NO, this is not a political forum … but news about and for diabetics in medicine, Medicare, and a quick 2016 Voters’ Guide for Diabetics!

Bernie Sanders is Going After Insulin Makers over Price Hikes, Tuesday, November 1, 2016!  YEAH, Bernie!  He posted several tweets, specifying insulin makers: Eli Lilly and Novo Nordisk particularly, for their “greed” and “outrageous profits.”



Roughly 1.25 million people in the US who have Type 1 diabetes need to inject insulin to live, as do some people with Type 2 diabetes. The price of Humalog, a fast-acting insulin made by Lilly, has skyrocketed about 280% since 2006!  Novolog, made by Novo Nordisk, has gone up the same amount.

Lilly’s stock fell about 1.5% after he began sending the tweets. What do Lilly and Novo Nordisk say?

Although the list prices have been increasing, the net price for Humalog is lower than it was in 2009, Lilly noted in a statement emailed to Business Insider. The company also pointed to pharmacy benefit managers as part of the problem. The companies — which manage relationships between drugmakers, insurers and pharmacies — have been taking an increasing cut of drug prices.

“A permanent solution that gives everyone who uses insulin reasonable access will require leadership and cooperation across many stakeholders, including manufacturers, PBMs, payers, and policymakers,” the company said.

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Medicare Told to Cover CGMs in Ruling, according to an article in Insulin Nation, May 10, 2016.

Medicare doesn’t typically provide coverage for continuous glucose monitors (CGMs), as insurors who oversee Medicare coverage have long argued that CGMs are a “precautionary” device rather than a “medically necessary” one. Now, that argument’s premise is facing serious questions in federal court and in the Medicare appeals process.

In a case of a T1 in Wisconsin who was denied coverage under UnitedHealthcare SecureHorizons Medicare plan. She appealed through several levels, over the next 2 years. The case has now been sent back to the Medicare Appeals Council by a federal judge.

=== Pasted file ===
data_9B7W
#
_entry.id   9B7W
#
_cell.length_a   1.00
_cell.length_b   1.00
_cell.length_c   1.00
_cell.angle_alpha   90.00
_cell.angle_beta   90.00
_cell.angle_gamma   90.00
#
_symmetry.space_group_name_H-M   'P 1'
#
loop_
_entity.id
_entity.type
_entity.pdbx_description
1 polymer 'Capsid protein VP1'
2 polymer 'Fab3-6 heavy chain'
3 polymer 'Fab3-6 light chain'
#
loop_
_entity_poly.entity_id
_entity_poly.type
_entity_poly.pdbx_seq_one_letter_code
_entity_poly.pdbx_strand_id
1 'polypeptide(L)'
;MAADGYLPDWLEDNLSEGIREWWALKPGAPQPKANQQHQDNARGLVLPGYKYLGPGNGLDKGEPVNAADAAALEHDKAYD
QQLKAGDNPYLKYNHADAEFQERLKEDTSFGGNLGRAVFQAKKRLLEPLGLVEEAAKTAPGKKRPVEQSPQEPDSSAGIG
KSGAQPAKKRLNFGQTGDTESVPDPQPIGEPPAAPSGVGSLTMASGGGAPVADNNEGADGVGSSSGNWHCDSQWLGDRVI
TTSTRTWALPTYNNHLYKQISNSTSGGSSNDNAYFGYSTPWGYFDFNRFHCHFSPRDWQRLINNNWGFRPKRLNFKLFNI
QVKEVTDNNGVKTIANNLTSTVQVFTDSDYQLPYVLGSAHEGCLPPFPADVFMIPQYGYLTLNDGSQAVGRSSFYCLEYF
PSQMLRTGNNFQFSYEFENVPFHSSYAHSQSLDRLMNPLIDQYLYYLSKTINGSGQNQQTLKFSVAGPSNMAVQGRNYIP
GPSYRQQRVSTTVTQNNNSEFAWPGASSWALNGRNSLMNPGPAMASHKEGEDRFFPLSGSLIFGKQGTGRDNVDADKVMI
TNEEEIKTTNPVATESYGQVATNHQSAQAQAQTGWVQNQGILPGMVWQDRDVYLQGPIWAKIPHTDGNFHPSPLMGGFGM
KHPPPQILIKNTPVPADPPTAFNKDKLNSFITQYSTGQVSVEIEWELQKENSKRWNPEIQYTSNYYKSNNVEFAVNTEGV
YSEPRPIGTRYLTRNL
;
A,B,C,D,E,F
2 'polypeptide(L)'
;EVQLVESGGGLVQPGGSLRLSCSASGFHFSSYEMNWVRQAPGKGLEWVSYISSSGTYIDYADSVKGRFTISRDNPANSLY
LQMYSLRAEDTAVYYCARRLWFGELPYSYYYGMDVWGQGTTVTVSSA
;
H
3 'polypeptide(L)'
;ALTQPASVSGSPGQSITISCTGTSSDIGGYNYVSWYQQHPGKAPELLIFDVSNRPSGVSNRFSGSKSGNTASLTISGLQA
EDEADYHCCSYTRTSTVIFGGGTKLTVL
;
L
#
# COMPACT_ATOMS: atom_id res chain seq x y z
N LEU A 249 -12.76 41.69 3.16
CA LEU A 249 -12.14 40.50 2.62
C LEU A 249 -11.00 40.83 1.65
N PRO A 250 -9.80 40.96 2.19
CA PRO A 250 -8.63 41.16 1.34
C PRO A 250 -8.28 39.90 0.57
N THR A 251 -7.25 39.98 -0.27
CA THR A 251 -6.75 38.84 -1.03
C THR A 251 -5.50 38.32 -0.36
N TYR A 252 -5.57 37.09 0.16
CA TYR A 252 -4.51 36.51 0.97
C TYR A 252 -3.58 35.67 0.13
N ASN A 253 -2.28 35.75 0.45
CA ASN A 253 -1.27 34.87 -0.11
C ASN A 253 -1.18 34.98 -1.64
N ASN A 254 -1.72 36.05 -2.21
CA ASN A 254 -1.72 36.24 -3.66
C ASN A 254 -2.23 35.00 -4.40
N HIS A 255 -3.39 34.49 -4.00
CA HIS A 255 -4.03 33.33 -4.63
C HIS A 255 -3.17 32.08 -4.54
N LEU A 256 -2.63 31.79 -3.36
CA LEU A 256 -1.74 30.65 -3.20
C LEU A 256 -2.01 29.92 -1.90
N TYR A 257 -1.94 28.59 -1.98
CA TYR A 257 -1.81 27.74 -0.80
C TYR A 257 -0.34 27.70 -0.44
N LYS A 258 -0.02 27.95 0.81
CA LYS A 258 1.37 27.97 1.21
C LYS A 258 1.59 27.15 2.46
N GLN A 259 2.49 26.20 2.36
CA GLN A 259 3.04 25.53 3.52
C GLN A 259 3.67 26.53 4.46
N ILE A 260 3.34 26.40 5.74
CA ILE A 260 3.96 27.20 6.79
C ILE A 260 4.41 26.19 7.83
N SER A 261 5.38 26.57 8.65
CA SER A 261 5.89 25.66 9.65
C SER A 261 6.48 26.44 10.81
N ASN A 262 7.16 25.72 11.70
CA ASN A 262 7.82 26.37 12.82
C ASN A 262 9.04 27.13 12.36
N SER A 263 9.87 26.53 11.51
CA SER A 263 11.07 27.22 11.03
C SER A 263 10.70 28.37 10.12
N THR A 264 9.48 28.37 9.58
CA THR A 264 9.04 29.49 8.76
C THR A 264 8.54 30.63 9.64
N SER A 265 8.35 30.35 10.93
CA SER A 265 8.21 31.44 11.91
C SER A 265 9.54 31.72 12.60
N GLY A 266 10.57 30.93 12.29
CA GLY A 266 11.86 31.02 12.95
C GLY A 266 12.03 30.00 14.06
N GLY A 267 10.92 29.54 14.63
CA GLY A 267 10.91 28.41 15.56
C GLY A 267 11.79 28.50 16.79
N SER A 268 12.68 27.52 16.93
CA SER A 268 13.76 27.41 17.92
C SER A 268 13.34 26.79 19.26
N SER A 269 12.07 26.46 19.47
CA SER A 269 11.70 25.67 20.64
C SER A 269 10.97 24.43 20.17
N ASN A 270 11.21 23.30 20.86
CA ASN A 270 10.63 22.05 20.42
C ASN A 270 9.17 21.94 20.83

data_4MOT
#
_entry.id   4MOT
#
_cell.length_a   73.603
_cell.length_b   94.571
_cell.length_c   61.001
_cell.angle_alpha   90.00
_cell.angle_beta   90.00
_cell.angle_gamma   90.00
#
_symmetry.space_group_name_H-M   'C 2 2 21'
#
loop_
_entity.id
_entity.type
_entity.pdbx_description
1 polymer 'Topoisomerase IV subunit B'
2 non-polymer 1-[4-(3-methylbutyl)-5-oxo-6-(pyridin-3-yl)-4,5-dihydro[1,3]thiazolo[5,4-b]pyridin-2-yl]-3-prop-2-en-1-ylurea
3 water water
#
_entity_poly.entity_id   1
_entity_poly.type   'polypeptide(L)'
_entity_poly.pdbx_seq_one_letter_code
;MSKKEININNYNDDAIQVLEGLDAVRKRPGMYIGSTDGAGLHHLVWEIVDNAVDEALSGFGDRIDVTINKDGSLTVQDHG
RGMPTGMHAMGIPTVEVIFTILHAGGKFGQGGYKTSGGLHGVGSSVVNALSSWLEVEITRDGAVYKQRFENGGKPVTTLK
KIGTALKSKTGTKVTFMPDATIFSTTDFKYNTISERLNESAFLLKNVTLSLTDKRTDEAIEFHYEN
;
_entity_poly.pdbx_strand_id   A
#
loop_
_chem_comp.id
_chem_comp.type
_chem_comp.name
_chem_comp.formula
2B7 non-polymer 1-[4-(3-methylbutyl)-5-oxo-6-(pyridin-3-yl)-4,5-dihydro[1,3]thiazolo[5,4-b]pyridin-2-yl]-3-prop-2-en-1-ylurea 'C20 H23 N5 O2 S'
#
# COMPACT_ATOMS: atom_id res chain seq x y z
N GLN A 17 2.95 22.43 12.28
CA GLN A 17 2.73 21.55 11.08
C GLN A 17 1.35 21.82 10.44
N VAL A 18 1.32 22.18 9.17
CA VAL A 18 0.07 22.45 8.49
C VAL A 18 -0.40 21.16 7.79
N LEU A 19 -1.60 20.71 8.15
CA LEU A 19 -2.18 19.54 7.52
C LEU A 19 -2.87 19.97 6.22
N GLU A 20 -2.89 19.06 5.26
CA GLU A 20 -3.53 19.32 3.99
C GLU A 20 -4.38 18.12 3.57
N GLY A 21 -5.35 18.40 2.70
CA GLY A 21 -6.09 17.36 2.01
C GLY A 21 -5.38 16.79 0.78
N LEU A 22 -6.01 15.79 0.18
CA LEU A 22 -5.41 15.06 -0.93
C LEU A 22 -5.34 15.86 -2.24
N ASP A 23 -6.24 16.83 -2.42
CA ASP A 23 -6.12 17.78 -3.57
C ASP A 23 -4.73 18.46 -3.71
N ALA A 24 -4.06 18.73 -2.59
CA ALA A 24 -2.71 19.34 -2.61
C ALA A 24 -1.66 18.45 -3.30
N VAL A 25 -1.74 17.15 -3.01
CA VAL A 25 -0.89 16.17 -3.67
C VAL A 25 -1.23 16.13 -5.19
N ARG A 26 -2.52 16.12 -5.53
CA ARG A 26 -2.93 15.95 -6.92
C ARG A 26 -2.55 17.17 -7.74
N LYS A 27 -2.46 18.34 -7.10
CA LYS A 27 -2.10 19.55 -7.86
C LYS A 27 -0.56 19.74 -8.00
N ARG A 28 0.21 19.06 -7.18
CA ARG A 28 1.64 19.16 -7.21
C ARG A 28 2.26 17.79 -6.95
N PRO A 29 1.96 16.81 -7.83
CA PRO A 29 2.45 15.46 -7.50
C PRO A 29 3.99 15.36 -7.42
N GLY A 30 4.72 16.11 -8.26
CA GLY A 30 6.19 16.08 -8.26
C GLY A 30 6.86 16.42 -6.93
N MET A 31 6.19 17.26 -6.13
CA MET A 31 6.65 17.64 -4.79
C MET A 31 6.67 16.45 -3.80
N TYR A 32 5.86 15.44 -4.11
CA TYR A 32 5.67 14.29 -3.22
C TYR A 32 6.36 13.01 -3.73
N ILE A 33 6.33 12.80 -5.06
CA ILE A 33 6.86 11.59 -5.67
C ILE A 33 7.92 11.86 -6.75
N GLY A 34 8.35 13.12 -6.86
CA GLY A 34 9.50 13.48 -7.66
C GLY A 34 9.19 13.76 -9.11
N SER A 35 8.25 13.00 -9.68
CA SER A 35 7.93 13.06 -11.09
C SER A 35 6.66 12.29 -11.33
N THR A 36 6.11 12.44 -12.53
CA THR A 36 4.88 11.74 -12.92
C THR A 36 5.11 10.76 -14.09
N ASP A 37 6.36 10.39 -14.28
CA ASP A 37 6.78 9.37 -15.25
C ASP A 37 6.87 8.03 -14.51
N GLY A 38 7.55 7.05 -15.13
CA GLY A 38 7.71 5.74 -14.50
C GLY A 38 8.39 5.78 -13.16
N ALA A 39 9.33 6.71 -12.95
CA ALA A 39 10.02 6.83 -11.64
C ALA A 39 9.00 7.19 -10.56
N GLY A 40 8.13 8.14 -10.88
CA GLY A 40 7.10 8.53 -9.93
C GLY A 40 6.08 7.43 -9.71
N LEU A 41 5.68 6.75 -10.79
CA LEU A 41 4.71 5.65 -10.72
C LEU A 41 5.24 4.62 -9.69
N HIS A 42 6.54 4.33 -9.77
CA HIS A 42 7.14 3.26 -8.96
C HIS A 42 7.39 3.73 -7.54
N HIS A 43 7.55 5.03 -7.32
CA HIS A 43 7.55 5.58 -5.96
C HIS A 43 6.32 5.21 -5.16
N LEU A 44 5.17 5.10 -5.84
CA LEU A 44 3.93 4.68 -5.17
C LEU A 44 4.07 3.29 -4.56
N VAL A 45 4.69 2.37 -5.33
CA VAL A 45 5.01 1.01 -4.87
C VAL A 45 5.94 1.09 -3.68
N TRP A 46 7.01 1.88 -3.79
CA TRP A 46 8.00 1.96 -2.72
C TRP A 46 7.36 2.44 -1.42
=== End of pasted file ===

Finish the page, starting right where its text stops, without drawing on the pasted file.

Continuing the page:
Debra Parrish, a Former DHHS staff attorney successfully pushed back against UnitedHealthcare’s outdated understanding of what a CGM does. She also was able to show that a CGM represents a more efficient and less error-prone method of keeping tabs on one’s glucose count, and that the device was more capable of warning the user or a caregiver of the onset of a dangerous high or low, than a traditional meter. Therefore, she argued, it shouldn’t be seen as a mere convenience or precautionary device. In an interview with Insulin Nation, Parrish said the appeal has the potential to be a landmark case that could change Medicare’s CGM policy.

In this case, the judge had reviewed all of Medicare’s requirements for coverage and determined that CGMs in fact meet the coverage requirements, said Parrish. In a practical sense, then, wider acceptance of CGMs by practitioners, patients, and private insurors is forcing the Medicare program and Medicare insurors to revisit their justifications for denying the benefit, she said. Approximately 95 percent of commercial insurors cover CGMs, according to an article appearing in American Journal of Managed Care.

The order was supposed to take effect by May 30th unless the Department of Health and Human Services challenges it. Because this ruling applies to a Medicare-insuring contractor who does business in several states, it could have a nationwide effect.

Stay tuned for updates!


Diabetes Voter’s Guide for Election 2016, compliments of Mike Hoskins of DiabetesMine.

This is a GREAT guide to help you make informed decisions and cast educated votes.

Regarding the presidential vote, Clinton and Trump have fundamental differences in their approach to healthcare in the US.  Here’s the best, independent non-partisan comparisons from the Kaiser Family Foundation.


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